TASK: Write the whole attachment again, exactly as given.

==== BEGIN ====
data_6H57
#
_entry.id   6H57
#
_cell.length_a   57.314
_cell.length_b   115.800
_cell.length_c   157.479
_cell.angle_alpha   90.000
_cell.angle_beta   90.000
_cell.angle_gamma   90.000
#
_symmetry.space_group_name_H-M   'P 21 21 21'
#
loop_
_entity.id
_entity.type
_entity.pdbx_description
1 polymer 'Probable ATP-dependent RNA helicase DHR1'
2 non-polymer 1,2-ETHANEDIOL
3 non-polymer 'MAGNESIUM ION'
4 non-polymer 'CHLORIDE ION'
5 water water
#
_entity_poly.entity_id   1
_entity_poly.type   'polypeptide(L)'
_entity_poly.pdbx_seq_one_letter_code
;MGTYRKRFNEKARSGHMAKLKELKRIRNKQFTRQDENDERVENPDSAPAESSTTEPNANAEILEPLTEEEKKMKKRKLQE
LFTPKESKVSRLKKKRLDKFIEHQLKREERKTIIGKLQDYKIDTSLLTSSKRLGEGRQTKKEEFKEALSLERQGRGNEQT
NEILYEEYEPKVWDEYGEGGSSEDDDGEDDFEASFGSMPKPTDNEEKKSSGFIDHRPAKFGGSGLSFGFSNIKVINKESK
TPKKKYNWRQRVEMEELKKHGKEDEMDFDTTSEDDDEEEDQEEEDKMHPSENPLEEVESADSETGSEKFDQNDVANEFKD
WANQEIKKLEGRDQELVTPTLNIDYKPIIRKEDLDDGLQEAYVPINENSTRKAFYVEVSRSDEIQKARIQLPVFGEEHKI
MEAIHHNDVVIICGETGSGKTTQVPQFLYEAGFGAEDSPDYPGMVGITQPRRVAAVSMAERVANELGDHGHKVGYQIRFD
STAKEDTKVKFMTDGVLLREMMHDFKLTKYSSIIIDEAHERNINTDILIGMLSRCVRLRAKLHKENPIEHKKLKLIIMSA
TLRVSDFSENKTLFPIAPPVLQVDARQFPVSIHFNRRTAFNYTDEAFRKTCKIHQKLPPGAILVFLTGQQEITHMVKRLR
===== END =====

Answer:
data_6H57
#
_entry.id   6H57
#
_cell.length_a   57.314
_cell.length_b   115.800
_cell.length_c   157.479
_cell.angle_alpha   90.000
_cell.angle_beta   90.000
_cell.angle_gamma   90.000
#
_symmetry.space_group_name_H-M   'P 21 21 21'
#
loop_
_entity.id
_entity.type
_entity.pdbx_description
1 polymer 'Probable ATP-dependent RNA helicase DHR1'
2 non-polymer 1,2-ETHANEDIOL
3 non-polymer 'MAGNESIUM ION'
4 non-polymer 'CHLORIDE ION'
5 water water
#
_entity_poly.entity_id   1
_entity_poly.type   'polypeptide(L)'
_entity_poly.pdbx_seq_one_letter_code
;MGTYRKRFNEKARSGHMAKLKELKRIRNKQFTRQDENDERVENPDSAPAESSTTEPNANAEILEPLTEEEKKMKKRKLQE
LFTPKESKVSRLKKKRLDKFIEHQLKREERKTIIGKLQDYKIDTSLLTSSKRLGEGRQTKKEEFKEALSLERQGRGNEQT
NEILYEEYEPKVWDEYGEGGSSEDDDGEDDFEASFGSMPKPTDNEEKKSSGFIDHRPAKFGGSGLSFGFSNIKVINKESK
TPKKKYNWRQRVEMEELKKHGKEDEMDFDTTSEDDDEEEDQEEEDKMHPSENPLEEVESADSETGSEKFDQNDVANEFKD
WANQEIKKLEGRDQELVTPTLNIDYKPIIRKEDLDDGLQEAYVPINENSTRKAFYVEVSRSDEIQKARIQLPVFGEEHKI
MEAIHHNDVVIICGETGSGKTTQVPQFLYEAGFGAEDSPDYPGMVGITQPRRVAAVSMAERVANELGDHGHKVGYQIRFD
STAKEDTKVKFMTDGVLLREMMHDFKLTKYSSIIIDEAHERNINTDILIGMLSRCVRLRAKLHKENPIEHKKLKLIIMSA
TLRVSDFSENKTLFPIAPPVLQVDARQFPVSIHFNRRTAFNYTDEAFRKTCKIHQKLPPGAILVFLTGQQEITHMVKRLR